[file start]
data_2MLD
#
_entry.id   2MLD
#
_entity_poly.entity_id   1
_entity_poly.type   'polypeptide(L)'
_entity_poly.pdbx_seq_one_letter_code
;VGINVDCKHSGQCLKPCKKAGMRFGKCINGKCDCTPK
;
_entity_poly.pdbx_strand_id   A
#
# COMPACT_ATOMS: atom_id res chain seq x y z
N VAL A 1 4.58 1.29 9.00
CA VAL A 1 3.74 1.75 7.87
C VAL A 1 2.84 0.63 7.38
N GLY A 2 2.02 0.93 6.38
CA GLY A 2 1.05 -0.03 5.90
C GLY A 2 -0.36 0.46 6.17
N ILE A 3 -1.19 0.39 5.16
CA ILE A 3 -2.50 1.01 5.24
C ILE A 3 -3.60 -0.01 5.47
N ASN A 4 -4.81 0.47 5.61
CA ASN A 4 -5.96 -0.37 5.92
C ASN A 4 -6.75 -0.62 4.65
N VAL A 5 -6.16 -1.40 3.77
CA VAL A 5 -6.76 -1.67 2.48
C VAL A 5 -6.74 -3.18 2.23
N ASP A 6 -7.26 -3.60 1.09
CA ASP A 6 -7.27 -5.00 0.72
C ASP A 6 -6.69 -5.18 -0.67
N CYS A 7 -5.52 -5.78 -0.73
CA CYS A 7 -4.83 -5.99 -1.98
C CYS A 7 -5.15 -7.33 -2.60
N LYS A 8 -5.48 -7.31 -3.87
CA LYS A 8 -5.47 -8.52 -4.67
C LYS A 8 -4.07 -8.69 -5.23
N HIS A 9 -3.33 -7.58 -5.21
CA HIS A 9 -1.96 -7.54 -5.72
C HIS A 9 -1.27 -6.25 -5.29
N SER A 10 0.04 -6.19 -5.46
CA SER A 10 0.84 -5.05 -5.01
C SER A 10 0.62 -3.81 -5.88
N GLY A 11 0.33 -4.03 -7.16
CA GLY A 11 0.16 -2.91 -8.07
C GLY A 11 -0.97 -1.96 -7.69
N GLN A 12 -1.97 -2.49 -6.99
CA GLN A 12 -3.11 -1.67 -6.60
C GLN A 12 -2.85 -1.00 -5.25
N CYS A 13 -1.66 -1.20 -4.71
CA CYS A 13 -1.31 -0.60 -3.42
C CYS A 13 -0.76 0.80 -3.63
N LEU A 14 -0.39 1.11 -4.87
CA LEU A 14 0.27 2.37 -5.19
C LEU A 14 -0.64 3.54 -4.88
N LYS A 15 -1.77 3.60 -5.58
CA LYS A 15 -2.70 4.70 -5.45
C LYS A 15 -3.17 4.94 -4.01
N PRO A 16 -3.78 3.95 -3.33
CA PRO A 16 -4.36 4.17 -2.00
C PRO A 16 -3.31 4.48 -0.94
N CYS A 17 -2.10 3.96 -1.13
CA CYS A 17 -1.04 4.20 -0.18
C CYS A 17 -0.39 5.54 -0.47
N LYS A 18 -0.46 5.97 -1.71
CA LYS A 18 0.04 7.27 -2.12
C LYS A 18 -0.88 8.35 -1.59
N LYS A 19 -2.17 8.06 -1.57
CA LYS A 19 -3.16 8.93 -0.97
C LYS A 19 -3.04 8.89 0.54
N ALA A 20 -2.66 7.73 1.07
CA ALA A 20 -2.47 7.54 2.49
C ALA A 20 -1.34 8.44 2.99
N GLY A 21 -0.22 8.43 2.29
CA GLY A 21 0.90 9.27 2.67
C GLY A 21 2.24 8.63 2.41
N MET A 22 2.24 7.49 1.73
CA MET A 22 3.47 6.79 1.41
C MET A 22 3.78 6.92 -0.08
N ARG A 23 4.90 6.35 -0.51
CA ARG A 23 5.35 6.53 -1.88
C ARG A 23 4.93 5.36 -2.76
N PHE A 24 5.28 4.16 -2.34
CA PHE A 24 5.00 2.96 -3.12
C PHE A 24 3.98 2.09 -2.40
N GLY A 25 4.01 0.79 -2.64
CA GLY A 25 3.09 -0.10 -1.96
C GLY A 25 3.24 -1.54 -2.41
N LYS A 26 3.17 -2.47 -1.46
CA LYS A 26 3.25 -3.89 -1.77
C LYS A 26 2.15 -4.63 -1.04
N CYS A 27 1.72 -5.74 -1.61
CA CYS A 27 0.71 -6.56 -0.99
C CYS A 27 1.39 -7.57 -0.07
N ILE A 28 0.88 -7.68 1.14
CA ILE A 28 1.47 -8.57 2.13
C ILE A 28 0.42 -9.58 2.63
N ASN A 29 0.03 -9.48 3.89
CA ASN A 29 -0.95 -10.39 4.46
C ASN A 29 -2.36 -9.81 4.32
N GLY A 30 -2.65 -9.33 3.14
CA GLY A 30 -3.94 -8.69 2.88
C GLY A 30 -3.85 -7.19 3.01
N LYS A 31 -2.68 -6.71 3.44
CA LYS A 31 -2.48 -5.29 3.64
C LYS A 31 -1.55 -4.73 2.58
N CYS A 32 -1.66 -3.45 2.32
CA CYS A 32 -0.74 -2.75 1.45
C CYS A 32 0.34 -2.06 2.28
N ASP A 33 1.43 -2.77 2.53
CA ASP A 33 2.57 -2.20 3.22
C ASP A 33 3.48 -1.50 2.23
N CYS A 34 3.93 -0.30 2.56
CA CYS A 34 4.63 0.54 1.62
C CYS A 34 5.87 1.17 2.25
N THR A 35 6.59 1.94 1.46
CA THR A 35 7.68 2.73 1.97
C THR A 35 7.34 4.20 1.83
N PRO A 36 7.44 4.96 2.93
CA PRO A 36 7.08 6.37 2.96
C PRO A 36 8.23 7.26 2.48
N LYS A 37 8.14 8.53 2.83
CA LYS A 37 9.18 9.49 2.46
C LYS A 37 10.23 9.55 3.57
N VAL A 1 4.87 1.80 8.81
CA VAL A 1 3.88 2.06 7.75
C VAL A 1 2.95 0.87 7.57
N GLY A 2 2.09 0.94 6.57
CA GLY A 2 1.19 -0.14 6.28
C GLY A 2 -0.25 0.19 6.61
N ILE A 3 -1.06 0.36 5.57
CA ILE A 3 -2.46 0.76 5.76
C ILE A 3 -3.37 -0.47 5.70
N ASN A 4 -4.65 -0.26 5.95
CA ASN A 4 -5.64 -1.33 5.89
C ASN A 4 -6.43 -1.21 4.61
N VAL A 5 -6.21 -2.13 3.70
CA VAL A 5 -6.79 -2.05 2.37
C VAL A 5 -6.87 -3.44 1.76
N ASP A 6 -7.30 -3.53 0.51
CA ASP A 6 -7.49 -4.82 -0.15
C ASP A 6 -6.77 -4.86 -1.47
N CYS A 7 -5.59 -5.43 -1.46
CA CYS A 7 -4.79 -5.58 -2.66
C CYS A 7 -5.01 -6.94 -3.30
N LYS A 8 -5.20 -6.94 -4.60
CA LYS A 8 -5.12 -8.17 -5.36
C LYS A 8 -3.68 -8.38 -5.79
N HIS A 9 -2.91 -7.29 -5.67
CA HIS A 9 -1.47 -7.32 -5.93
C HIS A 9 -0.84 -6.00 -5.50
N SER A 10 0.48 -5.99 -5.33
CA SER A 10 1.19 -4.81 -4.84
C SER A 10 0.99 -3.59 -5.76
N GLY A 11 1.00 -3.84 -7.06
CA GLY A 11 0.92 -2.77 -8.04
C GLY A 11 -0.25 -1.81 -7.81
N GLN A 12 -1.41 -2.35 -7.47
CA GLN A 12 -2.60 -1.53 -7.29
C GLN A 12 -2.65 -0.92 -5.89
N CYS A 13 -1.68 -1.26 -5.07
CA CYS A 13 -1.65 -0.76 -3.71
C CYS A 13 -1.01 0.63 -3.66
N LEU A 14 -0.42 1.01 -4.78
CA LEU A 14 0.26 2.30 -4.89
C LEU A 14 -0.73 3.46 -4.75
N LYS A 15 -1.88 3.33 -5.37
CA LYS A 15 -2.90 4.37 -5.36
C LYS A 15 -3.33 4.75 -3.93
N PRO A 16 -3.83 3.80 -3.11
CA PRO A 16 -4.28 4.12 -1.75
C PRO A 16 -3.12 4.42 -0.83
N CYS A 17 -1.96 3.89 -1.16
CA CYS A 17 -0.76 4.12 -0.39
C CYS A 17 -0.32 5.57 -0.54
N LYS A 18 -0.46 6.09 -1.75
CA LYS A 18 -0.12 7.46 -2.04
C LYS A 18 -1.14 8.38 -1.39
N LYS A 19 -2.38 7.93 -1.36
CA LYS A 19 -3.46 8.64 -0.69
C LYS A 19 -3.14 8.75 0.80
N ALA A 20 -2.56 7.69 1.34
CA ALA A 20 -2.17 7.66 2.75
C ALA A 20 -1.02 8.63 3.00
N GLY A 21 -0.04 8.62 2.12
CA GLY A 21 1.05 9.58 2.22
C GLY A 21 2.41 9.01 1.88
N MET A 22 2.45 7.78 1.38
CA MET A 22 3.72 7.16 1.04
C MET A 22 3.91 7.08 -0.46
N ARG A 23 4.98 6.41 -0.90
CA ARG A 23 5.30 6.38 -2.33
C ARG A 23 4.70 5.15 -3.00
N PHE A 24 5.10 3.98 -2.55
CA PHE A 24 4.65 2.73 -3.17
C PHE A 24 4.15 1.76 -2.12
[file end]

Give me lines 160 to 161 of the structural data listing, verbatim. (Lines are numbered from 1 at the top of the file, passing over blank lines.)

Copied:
N CYS A 13 -1.68 -1.26 -5.07
CA CYS A 13 -1.65 -0.76 -3.71